Leverage may be gone but Bitcoin faces an uphill struggle and multiple potential resistance levels on the road back to all-time highs.
Bitcoin (BTC) rebounded to near $50,000 on Dec. 5 as traders continued to take stock of recent events.
Fresh off a crash to $41,900 early Saturday, the pair stabilized as the market digested what was the latest giant deleveraging event to hit Bitcoin this year.
TLDR of what happened last night:— Will Clemente (@WClementeIII) December 4, 2021
Open interest being built up for weeks + a regime of positive funding and low weekend liquidity (meaning thin order books) gave a perfect storm for a long liquidation cascade.
These forced sells executed into thin books, thus the drawdown.
For some, however, there was every reason to stay cautious and not discount another sweep of long-term lows.
"We dip one more time. CT loses its shit and sell more. But it miraculously gets bought up," Lex Moskovski, CIO of Moskovski Capital, predicted in part of comments on Bitcoin's prospects.
"Consolidation, a slow grind up."
That slow grind now has no shortage of significant support levels to recapture: $50,000 and the $1 trillion market cap zone just above $53,000, as well as various previous all-time high levels.
Fellow trader and analyst Rekt Capital meanwhile eyed the 200-day exponential moving average (EMA), a support line which had held since August but which was broken in Saturday's dip, as a potential line in the sand.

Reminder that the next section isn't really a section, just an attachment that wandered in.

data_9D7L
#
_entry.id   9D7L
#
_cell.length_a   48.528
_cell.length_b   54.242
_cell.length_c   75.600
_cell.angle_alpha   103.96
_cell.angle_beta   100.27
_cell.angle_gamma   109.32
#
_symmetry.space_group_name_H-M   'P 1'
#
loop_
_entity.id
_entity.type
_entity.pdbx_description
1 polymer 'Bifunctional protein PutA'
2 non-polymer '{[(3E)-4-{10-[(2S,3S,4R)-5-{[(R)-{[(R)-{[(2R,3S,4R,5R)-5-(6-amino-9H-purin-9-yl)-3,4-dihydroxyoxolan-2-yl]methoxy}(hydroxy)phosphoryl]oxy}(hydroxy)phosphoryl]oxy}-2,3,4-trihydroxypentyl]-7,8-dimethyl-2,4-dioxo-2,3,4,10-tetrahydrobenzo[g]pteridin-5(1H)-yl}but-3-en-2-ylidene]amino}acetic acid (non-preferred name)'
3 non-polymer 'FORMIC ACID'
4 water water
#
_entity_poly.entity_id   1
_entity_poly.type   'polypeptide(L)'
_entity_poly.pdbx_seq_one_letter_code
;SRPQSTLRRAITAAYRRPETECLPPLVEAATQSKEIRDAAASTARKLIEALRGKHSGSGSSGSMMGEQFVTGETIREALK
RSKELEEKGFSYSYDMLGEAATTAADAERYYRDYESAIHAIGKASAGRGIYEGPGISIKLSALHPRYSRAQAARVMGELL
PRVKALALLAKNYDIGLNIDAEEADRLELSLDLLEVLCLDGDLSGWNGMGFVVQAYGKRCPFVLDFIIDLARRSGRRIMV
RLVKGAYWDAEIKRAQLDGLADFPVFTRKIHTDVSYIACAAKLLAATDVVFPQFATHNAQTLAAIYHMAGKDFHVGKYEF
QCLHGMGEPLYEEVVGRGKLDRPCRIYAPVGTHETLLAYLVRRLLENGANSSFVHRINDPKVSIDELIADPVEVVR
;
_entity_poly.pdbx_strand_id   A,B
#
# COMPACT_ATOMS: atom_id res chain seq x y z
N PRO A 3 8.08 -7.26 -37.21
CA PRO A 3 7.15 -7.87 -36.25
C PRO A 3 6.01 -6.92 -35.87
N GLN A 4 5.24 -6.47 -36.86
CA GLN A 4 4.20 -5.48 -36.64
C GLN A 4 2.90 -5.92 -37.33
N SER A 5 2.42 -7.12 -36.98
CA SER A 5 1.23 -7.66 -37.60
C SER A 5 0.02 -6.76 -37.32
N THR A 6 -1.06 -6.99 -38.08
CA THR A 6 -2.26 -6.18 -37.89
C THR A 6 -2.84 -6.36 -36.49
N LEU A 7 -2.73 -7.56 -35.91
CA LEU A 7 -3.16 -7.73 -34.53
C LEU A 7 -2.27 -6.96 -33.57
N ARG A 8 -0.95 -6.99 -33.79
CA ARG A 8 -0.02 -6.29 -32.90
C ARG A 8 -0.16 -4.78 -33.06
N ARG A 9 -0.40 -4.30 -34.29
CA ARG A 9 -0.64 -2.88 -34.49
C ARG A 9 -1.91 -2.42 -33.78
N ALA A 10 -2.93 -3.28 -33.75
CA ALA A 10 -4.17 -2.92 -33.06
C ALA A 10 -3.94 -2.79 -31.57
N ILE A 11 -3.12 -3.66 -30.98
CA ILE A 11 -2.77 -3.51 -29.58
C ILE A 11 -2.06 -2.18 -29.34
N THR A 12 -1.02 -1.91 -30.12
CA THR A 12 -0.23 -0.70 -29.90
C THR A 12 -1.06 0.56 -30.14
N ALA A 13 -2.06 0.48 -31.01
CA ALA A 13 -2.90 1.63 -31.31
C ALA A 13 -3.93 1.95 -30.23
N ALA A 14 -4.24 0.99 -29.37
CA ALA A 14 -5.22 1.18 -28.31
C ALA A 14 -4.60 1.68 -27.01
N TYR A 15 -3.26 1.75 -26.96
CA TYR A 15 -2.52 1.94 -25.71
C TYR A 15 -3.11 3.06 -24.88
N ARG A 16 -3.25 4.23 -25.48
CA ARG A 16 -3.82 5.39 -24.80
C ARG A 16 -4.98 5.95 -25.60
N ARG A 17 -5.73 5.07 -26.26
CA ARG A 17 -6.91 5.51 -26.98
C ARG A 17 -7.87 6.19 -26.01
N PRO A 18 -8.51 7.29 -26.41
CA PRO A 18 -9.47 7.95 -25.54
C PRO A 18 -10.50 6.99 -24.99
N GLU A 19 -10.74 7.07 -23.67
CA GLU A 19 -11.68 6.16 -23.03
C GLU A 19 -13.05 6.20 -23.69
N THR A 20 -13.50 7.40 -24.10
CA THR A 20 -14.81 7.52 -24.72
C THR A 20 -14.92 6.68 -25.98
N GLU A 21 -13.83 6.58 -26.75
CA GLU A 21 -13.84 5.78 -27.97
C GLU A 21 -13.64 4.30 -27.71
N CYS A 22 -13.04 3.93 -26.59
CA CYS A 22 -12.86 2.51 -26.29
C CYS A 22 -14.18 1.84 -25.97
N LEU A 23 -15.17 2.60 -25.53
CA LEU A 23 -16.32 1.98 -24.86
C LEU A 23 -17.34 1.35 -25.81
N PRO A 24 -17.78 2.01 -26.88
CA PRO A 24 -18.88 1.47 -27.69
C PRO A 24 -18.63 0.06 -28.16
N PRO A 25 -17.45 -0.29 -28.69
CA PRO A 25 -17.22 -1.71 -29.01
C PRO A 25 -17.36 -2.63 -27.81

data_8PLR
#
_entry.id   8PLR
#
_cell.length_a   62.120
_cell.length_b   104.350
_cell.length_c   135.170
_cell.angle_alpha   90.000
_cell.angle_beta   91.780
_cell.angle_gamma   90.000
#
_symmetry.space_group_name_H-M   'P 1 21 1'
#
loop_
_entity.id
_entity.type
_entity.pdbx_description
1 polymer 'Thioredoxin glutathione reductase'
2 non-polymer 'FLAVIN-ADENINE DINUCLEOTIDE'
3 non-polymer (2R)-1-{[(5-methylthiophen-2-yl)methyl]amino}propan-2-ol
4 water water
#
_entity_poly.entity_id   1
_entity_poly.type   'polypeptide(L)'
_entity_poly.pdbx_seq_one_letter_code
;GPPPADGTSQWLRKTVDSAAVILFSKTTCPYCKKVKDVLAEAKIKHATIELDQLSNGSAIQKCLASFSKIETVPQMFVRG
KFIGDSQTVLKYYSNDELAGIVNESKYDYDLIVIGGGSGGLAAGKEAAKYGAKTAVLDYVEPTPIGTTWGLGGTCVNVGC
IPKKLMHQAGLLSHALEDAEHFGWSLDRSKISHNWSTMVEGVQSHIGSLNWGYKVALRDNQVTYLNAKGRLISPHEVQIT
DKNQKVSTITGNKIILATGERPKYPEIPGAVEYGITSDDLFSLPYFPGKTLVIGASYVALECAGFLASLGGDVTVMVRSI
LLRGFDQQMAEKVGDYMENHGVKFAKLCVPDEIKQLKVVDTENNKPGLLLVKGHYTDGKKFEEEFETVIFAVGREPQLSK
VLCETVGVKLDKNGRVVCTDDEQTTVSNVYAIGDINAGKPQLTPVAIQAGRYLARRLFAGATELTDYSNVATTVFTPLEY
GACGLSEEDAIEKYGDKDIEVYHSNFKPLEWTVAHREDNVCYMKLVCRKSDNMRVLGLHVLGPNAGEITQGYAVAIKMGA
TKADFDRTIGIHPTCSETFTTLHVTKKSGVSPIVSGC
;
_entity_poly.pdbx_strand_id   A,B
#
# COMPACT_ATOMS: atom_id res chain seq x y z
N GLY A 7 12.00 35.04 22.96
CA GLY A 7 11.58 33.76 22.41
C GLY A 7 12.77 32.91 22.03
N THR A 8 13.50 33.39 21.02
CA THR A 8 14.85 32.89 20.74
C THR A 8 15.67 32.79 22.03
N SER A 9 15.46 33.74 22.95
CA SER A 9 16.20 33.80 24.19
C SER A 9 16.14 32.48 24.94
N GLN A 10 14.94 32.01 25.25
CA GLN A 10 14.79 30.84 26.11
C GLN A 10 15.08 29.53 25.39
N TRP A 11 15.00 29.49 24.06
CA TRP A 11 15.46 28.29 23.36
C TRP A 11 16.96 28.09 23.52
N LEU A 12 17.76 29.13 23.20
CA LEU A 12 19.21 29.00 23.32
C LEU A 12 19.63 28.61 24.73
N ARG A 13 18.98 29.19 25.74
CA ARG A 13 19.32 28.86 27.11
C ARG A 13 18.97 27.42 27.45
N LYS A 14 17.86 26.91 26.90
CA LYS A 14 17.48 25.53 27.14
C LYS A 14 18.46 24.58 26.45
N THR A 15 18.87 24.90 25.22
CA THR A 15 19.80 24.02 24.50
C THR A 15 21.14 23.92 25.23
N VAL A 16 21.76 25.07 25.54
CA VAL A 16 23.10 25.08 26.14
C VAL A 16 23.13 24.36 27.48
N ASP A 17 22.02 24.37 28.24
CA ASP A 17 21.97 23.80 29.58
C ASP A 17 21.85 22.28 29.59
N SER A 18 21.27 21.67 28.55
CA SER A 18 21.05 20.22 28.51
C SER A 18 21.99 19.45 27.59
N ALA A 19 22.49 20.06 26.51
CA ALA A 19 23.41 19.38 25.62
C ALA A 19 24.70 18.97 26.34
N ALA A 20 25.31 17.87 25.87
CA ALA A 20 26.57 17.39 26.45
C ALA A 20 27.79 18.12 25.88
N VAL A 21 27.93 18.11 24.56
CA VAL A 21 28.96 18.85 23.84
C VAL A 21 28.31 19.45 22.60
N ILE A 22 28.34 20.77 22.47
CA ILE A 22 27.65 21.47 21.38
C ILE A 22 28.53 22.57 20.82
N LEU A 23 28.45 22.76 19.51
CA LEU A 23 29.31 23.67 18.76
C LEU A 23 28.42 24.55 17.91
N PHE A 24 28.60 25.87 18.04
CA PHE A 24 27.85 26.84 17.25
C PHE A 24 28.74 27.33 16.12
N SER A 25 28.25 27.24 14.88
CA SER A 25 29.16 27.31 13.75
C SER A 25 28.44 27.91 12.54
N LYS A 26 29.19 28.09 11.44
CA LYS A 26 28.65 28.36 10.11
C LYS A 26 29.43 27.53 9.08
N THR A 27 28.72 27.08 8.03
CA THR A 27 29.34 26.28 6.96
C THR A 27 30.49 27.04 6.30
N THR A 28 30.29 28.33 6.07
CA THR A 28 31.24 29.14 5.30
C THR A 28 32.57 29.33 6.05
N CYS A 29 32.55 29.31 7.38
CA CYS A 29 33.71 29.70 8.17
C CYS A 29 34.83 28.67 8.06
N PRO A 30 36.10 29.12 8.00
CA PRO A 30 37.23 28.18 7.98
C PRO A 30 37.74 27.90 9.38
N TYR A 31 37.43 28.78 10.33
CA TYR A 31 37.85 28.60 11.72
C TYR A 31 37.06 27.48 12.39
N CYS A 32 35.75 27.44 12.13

Late September, when BTC/USD last traded at the $42,000 level, likewise saw a test of the 200EMA, and Rekt Capital noted that the severity of the dip still pales in comparison to previous ones from history.
"You survived the -84.5% BTC Bear Market. You survived the -63% $BTC crash in March 2020. You survived the -53% BTC crash in May 2021. You'll survive this crash as well," he added.
A look at the status quo on derivatives markets showed funding rates either neutral or slightly negative at the time of writing, a marked difference from just days ago.
A significant chunk of open interest on futures was wiped out during deleveraging, and over $2.5 billion of crypto accounts were liquidated.
The question for commentators now was whether enough of the froth had been removed to ensure a return to steady growth.
Open Interest flushed enough? pic.twitter.com/jnvrqRPDot— Nunya Bizniz (@Pladizow) December 4, 2021
The weekly close meanwhile looked set to be Bitcoin's lowest since the start of October.